Through this tough period, there were times when I thought about giving up. But I didn’t know what else I would do if I was to stop doing this. I had also invested so much of myself in the business. So I persisted and didn’t give much thought about quitting. Also, it was a very satisfying feeling when I saw myself going from one place to the next, and getting more sales each month.
Finally in 2003, the mall management at Bishan J8 offered us an official store space in the mall. This was the first big milestone. I took it up and decided to specialize in selling legwear, since legwear was the most popular item in my pushcart – it made up 50% of the sales. Things built on from there, and we leased more pushcarts and launched more stores after that. Lena joined me in 2005 after she graduated.
Q8) At which point did you know with certainty that it had taken off?
When the management at Bishan Junction 8 invited us to take up an official store space inside the mall. It’s not easy to get the attention of the mall management since retail is a highly competitive industry. There have been several times in the past when we applied for a pushcart space but got rejected as they did not buy into our product offering.
This was the first point Citrusox was on the retail map. This outlet became our flagship store. Subsequently, we leased more pushcarts and launched more outlets as business grew.
(Celes: When I asked Carol if they did any special marketing or advertising to get/increase sales, Carol said no. Sales was a natural result of the traffic at the mall, which signals the importance of location in your business planning, if you’re going into retail/F&B.)
Q9) What would you say are the biggest drivers of your success today?
Lena: Firstly, our continuous emphasis on customers. We often listen to what our customers want and meet their needs wherever we can. For example:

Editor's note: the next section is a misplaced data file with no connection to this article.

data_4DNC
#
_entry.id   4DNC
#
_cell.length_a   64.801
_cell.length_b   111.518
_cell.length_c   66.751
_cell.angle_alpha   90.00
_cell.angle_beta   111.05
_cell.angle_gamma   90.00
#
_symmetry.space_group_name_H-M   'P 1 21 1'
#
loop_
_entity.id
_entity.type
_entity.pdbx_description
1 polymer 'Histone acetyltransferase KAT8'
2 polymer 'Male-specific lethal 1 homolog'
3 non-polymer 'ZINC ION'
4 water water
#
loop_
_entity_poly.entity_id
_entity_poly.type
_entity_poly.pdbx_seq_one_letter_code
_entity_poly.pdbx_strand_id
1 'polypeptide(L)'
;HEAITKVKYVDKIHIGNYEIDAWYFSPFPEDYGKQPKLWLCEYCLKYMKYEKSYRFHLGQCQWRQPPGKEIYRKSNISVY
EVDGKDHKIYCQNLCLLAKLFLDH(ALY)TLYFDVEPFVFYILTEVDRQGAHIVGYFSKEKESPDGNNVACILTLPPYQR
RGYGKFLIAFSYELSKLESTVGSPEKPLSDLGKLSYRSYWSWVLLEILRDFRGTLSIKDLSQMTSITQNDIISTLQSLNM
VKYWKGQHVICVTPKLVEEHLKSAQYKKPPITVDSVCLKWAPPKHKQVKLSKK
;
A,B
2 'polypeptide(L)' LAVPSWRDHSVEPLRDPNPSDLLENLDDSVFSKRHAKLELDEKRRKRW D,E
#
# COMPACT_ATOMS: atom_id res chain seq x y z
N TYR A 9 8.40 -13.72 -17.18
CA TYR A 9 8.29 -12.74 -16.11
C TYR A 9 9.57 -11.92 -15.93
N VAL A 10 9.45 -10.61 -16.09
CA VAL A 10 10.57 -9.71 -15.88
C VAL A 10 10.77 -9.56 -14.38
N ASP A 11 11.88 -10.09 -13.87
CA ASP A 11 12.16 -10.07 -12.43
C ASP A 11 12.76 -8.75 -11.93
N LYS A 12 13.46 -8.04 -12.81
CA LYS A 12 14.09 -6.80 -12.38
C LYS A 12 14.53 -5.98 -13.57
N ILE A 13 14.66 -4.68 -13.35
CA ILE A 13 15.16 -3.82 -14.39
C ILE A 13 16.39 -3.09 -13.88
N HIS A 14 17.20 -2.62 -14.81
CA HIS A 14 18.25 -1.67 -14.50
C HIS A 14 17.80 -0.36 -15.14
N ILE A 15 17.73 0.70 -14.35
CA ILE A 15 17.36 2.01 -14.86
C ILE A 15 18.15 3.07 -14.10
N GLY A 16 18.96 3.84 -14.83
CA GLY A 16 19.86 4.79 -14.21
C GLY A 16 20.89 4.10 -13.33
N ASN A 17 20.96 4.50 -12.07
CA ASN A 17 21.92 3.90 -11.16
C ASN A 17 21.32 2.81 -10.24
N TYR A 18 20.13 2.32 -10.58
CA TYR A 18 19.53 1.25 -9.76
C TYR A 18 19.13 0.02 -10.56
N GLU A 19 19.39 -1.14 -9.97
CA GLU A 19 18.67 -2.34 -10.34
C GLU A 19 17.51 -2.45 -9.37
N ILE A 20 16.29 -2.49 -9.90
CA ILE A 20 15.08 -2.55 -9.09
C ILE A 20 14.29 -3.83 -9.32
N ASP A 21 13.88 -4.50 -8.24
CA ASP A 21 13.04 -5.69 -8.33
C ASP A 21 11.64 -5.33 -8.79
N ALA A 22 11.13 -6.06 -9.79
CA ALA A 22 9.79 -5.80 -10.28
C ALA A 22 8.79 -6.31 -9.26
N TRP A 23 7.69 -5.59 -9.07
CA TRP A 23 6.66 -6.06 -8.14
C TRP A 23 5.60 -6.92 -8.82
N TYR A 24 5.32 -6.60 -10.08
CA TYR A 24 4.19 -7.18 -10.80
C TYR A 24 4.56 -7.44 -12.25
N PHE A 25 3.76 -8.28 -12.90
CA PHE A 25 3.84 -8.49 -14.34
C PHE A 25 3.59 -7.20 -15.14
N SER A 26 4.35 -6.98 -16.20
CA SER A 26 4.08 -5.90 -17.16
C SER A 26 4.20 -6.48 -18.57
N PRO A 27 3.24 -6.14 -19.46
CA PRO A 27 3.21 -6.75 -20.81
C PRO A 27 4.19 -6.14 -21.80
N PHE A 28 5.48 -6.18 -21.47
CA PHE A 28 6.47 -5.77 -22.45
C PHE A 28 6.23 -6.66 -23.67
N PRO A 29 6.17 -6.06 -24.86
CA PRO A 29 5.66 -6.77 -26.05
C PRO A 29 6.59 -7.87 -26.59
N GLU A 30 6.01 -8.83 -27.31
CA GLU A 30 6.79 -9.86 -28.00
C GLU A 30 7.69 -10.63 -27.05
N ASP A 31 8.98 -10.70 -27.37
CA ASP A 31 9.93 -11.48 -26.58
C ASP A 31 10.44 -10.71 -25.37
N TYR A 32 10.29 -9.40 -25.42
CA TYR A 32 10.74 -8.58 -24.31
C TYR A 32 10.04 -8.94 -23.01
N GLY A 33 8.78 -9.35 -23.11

- We know that customers like to feel the texture/elasticity of the socks/legwear before they purchase, so a lot of our items do not have external packaging. For those that do, we allow our staff to remove the packaging under the customers’ request.
- Giving the option for customers to try our socks, so they can see whether it fits them or not before buying.
- Not too long ago, we created this transparent ziploc bag that comes with our stockings. This made is easy for customers to store their stockings before/after use.
- We place a lot of emphasis on staff product knowledge and service so customers have the best in-store service.
Carol: Secondly, maintaining consistent quality of products. I’m always sourcing for good quality stocks at reasonable prices, so we can offer the best deals for our customers. That, along with ensuring we achieve a right (profit) margin for the business’ success. At the end of the day, we are running a business, so we have to ensure that our bottom-line is protected.
Thirdly, bringing in the latest, fashionable legwear into our collection. Every 2-3 months, I’ll go on a sourcing trip overseas. Before I do, I’ll take a look at the local fashion trends. I’ll also get feedback from the staff and check what customers have been looking for. For example, if they’ve been asking for sheer leggings, or legwear of a particular color.
Then when I go on my trip, I’ll look at the trends out there. There, I’ll purchase the latest, fashionable items and add them to our Citrusox collection for the season.
Q10) Looking back, what were the biggest obstacles you faced in your entrepreneurship journey to date? How did you overcome them?
Carol & Lena: Cashflow was a real problem when we first started. Because a lot of money was paid upfront for the space rental and stocks, we had little cash to work with. We also had to ensure our staff was paid on time. Often times, we would defer our salaries just so other expenses would get settled on time.